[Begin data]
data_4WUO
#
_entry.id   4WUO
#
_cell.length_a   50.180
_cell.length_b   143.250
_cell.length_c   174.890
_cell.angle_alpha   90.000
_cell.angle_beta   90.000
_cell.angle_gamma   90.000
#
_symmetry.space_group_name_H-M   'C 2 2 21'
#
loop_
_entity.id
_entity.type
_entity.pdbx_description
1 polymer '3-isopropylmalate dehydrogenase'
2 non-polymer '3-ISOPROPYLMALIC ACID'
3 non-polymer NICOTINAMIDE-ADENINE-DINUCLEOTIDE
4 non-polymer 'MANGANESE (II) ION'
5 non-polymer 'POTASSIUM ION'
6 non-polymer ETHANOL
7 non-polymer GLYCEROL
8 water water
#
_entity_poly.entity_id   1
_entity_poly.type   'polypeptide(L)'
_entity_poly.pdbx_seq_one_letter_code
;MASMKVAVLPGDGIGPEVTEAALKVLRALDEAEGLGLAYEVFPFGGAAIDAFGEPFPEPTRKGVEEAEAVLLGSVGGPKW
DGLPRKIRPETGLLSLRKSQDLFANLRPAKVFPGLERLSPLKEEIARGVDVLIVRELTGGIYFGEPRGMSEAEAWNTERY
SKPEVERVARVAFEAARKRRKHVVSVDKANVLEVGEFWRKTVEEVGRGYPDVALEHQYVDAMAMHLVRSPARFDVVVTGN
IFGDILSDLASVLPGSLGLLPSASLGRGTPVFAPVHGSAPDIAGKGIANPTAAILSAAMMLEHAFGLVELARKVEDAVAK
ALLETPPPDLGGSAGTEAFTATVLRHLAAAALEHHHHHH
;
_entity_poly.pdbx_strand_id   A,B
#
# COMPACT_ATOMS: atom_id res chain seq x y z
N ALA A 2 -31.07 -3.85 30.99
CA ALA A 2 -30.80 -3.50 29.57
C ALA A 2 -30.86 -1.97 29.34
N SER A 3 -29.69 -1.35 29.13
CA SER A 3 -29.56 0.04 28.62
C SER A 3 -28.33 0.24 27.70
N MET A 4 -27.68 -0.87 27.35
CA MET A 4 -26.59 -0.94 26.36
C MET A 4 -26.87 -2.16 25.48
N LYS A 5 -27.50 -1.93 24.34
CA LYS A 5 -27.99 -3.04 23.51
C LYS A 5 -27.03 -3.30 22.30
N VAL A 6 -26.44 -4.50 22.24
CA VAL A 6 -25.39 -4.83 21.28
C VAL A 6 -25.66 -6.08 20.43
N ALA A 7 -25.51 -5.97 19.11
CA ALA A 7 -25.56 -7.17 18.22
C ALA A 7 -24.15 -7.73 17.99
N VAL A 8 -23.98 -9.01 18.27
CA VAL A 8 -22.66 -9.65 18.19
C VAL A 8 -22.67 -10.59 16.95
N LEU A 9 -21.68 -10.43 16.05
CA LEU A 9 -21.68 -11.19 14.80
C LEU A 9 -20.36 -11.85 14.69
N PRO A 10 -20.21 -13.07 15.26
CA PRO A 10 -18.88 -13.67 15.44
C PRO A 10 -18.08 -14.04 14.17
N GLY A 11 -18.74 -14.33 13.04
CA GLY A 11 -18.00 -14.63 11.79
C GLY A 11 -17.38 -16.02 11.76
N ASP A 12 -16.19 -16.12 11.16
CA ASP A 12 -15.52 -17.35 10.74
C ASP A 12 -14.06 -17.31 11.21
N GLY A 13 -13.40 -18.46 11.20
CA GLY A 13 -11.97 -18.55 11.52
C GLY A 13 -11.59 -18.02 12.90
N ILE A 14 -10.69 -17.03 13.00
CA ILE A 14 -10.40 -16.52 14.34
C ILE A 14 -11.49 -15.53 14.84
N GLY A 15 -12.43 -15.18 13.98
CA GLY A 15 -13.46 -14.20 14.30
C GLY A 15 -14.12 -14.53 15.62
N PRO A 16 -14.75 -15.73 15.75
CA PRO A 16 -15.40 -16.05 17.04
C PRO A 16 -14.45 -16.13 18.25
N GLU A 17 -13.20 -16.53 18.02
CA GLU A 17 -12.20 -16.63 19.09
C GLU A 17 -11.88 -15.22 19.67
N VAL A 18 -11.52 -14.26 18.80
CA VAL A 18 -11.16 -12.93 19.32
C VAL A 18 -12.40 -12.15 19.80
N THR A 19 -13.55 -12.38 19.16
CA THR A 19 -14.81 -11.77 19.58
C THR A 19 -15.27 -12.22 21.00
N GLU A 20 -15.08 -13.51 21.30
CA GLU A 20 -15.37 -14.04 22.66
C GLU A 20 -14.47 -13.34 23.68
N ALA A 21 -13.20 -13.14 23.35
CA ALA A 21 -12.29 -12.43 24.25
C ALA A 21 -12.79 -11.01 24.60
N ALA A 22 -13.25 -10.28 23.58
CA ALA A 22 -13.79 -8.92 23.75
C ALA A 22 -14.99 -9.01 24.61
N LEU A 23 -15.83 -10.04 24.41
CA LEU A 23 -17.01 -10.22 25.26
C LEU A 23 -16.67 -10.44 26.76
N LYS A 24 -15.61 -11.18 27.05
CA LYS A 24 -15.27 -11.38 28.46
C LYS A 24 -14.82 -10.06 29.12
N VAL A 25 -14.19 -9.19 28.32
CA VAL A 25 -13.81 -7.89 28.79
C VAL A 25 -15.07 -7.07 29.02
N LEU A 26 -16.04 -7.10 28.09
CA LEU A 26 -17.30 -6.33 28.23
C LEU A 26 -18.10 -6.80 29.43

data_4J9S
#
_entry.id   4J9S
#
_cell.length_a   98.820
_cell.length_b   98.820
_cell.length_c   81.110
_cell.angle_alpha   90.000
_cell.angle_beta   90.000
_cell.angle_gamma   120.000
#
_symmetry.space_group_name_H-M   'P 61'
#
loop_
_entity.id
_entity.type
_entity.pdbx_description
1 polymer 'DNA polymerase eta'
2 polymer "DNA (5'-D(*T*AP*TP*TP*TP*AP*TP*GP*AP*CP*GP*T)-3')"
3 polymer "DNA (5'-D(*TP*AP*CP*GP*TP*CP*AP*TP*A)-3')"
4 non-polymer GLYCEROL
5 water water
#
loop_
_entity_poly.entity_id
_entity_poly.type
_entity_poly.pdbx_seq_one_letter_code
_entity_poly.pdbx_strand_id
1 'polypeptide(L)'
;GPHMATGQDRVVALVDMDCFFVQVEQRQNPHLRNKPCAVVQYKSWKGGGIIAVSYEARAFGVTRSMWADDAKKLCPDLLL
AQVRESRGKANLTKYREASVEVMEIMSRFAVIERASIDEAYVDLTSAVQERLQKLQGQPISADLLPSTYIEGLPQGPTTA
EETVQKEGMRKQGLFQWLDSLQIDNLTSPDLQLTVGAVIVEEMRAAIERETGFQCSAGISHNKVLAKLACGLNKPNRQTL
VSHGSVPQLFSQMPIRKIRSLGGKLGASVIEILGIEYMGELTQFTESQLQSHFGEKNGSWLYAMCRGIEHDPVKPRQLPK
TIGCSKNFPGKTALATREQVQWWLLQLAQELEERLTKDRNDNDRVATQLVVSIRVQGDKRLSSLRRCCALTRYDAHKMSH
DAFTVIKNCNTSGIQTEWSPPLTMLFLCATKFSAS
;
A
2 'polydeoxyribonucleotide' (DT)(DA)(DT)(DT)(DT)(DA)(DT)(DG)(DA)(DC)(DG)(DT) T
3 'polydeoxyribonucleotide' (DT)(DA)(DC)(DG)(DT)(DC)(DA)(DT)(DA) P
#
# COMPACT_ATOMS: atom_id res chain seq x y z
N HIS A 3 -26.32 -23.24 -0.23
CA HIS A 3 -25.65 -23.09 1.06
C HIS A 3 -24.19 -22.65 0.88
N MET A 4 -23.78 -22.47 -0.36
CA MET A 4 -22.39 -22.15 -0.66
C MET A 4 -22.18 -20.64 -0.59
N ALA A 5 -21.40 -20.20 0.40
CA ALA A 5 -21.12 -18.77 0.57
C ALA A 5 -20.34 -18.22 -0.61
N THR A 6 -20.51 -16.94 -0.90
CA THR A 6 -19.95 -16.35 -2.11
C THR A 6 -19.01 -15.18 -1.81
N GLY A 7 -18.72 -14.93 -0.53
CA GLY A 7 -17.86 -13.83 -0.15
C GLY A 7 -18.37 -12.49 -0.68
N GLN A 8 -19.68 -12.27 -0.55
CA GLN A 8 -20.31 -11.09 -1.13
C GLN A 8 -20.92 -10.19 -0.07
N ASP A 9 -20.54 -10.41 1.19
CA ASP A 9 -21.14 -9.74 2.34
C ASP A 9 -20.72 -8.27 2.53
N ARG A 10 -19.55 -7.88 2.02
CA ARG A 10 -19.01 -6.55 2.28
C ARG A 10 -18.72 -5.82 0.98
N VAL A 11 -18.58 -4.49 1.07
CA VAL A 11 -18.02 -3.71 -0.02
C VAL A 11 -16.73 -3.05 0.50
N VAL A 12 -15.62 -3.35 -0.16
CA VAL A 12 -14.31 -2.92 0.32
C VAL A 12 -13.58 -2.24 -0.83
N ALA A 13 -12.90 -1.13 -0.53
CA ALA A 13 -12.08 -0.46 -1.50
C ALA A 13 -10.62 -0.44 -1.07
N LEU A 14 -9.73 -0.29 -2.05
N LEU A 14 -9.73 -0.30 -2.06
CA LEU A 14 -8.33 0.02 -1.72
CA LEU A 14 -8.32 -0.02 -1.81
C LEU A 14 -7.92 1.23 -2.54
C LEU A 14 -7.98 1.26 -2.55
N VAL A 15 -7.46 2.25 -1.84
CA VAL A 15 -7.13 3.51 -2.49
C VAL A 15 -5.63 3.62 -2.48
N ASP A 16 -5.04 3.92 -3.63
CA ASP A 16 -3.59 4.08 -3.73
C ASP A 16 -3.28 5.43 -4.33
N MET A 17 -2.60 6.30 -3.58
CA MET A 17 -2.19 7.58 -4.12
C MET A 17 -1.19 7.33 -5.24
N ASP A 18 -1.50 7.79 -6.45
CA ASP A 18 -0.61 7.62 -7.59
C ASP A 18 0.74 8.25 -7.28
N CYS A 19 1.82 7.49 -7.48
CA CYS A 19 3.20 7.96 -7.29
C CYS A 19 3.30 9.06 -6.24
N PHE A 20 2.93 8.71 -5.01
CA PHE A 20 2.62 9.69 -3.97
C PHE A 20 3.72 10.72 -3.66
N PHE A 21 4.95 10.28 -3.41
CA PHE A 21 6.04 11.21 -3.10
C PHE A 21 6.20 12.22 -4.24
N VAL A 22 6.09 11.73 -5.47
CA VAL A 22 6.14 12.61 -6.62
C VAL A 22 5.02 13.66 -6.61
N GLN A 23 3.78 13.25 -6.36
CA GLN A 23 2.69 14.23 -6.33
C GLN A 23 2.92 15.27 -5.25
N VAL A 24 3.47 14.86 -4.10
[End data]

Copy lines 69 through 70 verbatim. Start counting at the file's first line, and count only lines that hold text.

N ASP A 12 -16.19 -16.12 11.16
CA ASP A 12 -15.52 -17.35 10.74